The 13 year old admitted the offence in interview and has been referred to the youth offending team – the hope being after a panel has assessed it he will receive a three month educational course on wildlife and offensive weapons in line with a Level 2 Community Resolution.
The parent of the nine-year-old was given strong advice around parental responsibility.
Training event on angling
On 10 March 2022, the team attended a training event at the Brick Farm Lakes fishery in Herstmonceux, where we received valuable inputs from the Angling Trust, covering the economy of Angling and basic Angling law, and about the work of the ‘Building Bridges’ project who support angling clubs and fisheries who are funded by fishing licence income.
The project has provided multi-lingual signage and leaflets relating to Angling rules. We also had an input from the Environment Agency Fisheries enforcement officers and were shown examples of the various net lines and traps that poachers use. Officers were also learnt about fly fishing by Brick farm lakes staff.
Conviction for possession of a weapon
Back in July 2020, Rural Crime Team officers stopped a vehicle acting suspiciously in a country lane near Wadhurst. The driver Lee Brumby and the passenger were searched.
The passenger was found to be in possession of cannabis, for which he completed a cannabis awareness course as part of his community resolution.
A knife with a locking blade was found in the driver’s door pocket. Lee Brumby was subsequently charged to court but did not attend the original hearing, deciding rather to flee to Devon. A warrant for his arrest was issued by the courts and he was arrested on Christmas Day 2021 in Torquay.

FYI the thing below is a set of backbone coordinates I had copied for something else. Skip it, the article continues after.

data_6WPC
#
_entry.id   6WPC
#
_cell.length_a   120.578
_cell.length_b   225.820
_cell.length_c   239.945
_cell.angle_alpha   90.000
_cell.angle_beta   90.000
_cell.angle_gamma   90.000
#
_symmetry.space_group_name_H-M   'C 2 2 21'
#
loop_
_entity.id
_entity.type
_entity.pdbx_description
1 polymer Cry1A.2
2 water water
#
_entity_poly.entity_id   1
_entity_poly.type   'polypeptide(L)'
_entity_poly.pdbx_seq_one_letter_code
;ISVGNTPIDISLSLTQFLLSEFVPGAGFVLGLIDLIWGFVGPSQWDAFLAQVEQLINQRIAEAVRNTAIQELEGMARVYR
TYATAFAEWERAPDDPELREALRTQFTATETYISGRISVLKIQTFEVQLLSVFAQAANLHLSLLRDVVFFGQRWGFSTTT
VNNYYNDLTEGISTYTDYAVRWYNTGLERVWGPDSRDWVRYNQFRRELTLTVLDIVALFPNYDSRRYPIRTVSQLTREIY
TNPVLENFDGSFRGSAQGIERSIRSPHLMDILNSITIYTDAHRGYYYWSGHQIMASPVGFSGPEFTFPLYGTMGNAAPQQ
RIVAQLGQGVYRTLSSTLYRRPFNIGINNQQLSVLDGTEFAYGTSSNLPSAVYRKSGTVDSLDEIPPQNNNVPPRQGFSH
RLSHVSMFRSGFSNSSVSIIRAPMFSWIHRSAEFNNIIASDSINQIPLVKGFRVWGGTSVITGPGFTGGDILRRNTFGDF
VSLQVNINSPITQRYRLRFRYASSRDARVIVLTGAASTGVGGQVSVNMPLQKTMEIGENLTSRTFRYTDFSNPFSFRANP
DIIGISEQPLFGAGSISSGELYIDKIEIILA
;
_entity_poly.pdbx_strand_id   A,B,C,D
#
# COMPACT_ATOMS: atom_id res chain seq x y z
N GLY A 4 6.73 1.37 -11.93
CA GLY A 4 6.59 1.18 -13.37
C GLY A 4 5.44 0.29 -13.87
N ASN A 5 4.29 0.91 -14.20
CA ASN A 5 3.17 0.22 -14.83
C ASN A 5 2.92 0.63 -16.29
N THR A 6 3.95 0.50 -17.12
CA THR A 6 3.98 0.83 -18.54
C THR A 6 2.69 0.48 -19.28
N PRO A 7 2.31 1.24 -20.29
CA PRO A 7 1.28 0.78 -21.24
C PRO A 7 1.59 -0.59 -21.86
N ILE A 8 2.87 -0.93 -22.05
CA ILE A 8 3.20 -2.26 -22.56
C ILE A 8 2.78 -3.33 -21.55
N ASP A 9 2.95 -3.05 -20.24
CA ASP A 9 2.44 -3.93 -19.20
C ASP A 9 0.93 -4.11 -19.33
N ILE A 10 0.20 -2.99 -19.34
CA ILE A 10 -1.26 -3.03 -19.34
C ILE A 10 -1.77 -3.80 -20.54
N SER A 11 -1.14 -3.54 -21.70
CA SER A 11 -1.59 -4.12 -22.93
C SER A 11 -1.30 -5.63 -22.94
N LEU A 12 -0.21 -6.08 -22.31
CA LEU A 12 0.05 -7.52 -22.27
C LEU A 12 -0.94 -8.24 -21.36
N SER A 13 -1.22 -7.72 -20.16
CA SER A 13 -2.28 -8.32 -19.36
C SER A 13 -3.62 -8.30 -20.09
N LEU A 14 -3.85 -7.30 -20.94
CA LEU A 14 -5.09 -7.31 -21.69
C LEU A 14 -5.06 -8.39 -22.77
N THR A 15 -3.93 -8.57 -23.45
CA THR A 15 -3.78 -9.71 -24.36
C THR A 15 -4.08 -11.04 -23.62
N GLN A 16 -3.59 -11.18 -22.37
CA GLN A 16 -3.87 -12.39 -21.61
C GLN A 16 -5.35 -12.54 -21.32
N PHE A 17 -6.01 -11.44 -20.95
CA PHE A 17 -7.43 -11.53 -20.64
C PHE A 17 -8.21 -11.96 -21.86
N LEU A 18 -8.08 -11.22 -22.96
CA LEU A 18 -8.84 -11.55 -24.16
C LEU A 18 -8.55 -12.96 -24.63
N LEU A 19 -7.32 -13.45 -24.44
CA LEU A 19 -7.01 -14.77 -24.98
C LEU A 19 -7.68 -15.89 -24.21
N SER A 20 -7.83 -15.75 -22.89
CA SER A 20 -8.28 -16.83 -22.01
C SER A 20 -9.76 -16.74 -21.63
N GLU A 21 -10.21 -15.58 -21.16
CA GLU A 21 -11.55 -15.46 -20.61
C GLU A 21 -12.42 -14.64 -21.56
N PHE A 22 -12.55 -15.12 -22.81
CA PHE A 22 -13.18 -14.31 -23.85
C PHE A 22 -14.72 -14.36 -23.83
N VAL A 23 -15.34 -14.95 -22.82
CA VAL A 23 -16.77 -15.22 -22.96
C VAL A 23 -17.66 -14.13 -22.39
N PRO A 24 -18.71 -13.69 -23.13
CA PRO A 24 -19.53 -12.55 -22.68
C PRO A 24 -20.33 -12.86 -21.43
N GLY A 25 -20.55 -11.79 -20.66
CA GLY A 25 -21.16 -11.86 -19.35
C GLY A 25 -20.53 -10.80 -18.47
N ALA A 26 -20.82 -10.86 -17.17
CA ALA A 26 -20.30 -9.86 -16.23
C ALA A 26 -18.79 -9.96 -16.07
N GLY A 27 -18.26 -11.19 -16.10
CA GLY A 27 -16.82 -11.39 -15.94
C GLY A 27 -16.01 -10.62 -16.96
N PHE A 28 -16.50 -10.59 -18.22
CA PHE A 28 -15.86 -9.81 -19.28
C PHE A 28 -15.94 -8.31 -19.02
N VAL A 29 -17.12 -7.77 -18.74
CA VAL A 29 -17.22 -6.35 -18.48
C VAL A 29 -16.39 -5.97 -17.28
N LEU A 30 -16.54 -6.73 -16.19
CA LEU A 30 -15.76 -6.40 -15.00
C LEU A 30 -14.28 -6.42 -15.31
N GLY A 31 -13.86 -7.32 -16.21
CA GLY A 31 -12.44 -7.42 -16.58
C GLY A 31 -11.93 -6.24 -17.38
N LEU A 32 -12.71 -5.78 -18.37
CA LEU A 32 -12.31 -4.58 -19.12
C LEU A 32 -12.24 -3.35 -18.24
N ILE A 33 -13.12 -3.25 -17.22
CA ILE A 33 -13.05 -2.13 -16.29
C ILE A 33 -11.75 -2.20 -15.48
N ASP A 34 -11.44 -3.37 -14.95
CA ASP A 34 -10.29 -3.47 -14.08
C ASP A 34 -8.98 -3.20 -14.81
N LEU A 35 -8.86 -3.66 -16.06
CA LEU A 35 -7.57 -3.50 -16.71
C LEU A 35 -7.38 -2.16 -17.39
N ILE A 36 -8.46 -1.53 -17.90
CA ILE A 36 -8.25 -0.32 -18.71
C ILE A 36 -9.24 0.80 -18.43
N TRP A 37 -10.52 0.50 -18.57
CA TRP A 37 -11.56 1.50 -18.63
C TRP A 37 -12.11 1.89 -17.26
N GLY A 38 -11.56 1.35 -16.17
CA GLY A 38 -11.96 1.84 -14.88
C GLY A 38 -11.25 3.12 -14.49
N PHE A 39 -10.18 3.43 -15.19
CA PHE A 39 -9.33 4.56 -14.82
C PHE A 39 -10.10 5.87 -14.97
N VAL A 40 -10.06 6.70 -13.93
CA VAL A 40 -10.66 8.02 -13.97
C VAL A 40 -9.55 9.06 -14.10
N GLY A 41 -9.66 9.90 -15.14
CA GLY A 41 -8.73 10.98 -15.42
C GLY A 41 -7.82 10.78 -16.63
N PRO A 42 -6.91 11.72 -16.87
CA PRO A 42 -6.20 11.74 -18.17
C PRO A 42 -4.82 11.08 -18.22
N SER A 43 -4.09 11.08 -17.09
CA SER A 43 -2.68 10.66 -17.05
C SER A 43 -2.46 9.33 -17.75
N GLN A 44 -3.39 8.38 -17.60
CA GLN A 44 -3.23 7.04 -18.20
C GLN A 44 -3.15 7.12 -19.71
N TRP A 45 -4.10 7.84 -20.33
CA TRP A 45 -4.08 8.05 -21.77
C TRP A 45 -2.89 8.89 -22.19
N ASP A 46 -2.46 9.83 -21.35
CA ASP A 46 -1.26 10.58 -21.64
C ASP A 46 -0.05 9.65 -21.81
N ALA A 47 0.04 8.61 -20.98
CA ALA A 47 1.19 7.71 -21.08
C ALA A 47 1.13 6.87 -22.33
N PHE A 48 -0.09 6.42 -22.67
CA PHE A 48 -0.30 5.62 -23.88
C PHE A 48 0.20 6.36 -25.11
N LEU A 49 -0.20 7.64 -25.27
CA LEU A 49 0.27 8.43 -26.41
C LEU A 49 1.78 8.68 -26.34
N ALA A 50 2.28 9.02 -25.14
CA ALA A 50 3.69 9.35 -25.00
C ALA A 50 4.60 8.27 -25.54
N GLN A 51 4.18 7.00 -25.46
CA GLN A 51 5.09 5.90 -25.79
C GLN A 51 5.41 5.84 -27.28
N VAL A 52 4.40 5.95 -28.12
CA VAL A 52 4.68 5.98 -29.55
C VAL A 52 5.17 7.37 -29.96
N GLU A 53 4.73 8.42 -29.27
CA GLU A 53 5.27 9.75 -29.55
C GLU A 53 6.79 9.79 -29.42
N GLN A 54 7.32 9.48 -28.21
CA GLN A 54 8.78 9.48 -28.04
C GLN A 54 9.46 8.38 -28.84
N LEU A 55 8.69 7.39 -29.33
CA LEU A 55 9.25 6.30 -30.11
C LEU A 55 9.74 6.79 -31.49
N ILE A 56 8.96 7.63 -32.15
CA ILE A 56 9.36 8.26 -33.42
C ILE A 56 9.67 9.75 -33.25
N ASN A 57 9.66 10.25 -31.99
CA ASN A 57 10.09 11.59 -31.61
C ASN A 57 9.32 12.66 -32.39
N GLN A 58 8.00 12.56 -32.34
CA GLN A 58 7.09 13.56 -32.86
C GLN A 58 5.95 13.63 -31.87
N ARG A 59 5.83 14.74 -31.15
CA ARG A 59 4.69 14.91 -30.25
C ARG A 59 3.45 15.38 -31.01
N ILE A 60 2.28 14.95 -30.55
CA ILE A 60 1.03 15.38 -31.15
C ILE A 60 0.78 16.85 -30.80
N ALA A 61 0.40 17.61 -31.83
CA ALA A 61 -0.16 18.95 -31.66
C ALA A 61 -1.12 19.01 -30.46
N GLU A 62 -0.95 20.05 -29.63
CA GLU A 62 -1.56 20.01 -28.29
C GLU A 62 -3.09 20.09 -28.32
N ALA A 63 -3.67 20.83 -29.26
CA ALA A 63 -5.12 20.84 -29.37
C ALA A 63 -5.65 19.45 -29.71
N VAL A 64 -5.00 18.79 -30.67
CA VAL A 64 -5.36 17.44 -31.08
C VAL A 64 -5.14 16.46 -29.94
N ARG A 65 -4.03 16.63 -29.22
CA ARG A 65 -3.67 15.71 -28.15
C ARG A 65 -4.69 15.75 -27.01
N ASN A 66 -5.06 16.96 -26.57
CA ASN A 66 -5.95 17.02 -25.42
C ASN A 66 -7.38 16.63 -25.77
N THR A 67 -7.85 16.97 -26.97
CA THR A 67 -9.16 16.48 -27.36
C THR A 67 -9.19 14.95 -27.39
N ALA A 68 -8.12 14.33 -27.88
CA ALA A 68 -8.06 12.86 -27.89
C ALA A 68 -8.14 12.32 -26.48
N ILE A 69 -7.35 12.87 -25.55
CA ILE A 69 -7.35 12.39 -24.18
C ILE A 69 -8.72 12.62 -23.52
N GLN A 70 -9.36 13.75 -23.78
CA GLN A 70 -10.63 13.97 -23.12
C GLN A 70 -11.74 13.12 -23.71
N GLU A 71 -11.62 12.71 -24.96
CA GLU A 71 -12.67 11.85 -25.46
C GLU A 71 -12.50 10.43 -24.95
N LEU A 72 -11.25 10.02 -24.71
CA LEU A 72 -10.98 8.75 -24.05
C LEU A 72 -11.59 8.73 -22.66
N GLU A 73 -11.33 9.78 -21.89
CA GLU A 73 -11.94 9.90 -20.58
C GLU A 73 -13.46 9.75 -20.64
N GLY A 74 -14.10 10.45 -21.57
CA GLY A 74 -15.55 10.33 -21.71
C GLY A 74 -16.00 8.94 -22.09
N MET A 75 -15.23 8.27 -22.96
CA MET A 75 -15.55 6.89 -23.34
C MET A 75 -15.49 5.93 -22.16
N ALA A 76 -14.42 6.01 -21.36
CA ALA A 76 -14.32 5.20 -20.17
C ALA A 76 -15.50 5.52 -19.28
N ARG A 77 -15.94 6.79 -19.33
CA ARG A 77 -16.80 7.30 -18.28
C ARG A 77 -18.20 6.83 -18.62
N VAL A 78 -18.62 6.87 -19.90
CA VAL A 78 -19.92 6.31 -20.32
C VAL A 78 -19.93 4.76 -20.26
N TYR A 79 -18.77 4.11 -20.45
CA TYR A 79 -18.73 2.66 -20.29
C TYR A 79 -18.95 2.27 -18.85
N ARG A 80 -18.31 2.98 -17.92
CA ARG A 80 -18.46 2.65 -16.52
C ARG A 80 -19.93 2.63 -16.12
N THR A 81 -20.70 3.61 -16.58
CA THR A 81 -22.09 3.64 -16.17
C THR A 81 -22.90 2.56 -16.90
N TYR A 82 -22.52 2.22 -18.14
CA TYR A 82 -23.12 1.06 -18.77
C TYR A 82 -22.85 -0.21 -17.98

On attending Lewes Crown Court, Lee Brumby was found guilty for possession of a bladed article in a public place. He was given a 12-month community order and ordered to pay £150 costs and a victim surcharge of £95.
Trespassers at Hersmonceux Castle
On Sunday 10 April, PCSO Steve Skerman responded to a report of trespassers at Herstmonceux Castle attempting to access an observatory dome. The location had been subject to previous issues with ‘urban explorers’ and buildings being damaged while trying to gain entry.
Three men from Haslemere were found on castle grounds and, whilst no tools were located or new damage seen, their details were taken and then sent on their way with strong words of advice.
With so many historical building and fascinating places in Sussex, some of which seemingly abandoned or derelict, the temptation can be to try and gain access and explore. However, permission should always be sought from the owner and damage should never be caused. You could be affecting a historical and culturally significant property, as well as placing yourself at risk of harm.